Generations have looked up and observed celestial patterns and cycles and noticed corresponding activity on earth over seasons and lifetimes. Matariki learning has the potential to engage curious students with ancient, useful wisdom. Engaging students in star gazing can include iwi, community and whānau. This can include activities which launch local events, partnerships and local media stories.

Matariki at Dawn ©Living by the Stars
Image: Matariki at dawn, ©Living by the Stars

Select the soundbite to listen to Dr Rangi Matamua explain how and why Māori lunar calendar systems are different all around Aotearoa.

CORE Education · EM Matariki 03 - There Are Different Calendar Systems For Māori

Individual stars within the Matariki constellation can be observed, with a sharp eye or telescope.


When Tipuānuku is bright the gardens will produce good crops, and if it is dull and hazy the garden will not be as good as the previous year.

When Waipunarangi is bright and shiny there will be less rain than usual.

Pōhutukawa and Hiwa-i-te-rangi.

Pōhutukawa and Hiwa-i-te-rangi
Pōhutakawa and Hiwa-i-te-rangi are significant for non-environmental reasons. When Pōhutakawa is bright and clear, there will be fewer deaths within the community. When Hiwa-i-te-rangi is bright during Matariki, wishes are more likely to come true.

The appearance of each star can determine a combination of possibilities. The ability to compare star appearances takes a lifetime.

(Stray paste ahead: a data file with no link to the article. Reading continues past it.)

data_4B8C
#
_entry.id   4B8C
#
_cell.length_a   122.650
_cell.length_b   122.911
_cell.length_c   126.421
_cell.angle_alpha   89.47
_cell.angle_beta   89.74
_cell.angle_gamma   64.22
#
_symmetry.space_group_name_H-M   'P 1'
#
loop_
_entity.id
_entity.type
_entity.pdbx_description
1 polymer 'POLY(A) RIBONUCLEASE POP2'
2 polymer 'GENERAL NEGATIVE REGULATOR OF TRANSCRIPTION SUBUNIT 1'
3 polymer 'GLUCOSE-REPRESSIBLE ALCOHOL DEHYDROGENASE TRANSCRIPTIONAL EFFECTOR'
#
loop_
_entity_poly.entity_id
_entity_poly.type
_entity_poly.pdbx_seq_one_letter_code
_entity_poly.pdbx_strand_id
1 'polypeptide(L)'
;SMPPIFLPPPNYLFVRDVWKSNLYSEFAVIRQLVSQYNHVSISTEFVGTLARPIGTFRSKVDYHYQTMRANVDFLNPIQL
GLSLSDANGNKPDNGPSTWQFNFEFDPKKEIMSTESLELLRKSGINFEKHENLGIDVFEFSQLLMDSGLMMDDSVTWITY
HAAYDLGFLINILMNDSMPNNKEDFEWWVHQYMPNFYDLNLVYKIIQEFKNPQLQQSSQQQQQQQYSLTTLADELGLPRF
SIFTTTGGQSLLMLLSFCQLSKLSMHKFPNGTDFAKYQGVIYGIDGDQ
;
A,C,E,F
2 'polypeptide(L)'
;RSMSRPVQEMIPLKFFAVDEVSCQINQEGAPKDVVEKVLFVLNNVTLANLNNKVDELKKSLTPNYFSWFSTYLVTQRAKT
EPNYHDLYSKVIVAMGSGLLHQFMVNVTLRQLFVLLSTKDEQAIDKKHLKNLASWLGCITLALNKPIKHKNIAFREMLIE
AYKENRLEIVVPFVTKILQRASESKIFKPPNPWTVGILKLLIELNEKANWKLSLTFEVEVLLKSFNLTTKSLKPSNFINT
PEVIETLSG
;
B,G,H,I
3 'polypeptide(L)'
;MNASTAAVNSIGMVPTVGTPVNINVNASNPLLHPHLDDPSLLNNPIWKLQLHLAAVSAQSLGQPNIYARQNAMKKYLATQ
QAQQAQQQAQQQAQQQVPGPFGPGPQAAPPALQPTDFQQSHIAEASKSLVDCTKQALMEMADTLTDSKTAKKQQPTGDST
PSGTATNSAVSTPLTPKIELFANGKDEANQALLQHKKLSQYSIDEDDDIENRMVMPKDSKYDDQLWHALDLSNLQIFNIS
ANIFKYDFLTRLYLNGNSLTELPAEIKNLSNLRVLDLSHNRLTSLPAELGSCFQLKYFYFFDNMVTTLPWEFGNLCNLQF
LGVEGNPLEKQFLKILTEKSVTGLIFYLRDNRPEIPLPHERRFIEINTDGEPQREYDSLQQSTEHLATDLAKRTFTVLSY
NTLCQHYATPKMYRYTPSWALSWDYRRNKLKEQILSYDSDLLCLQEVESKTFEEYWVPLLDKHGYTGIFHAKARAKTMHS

Project-based learning

The study of Matariki can become a cross-curriculum programme of learning which covers social sciences, te reo, mātauranga Māori, English, maths, art, and science. It provides an opportunity for project-based learning and individual or group research projects.

Seasonal energy

Matariki is also a good time to consider seasonal energy peaks and troughs for optimising student learning. Winter is a time of low energy and a good time for reflection and discussion. Build unit and lesson plans to reflect seasonal energy which is consistent with environmental practises and lunar phases.

Recognising our susceptibility to seasonal and lunar energy fluxes is a good starting point in developing reflective ako – teaching and learning practises – in the classroom. You may need a calendar that includes lunar phases to track lunar cycles and corresponding emotional and physical energy. Low or high energy days can be understood as part of a mitigation strategy. Ākonga can reflect on their own peaks and troughs in the same way.

Select the soundbite to listen to Dr Rangi Matamua explain how Te Māramataka can impact us and student learning.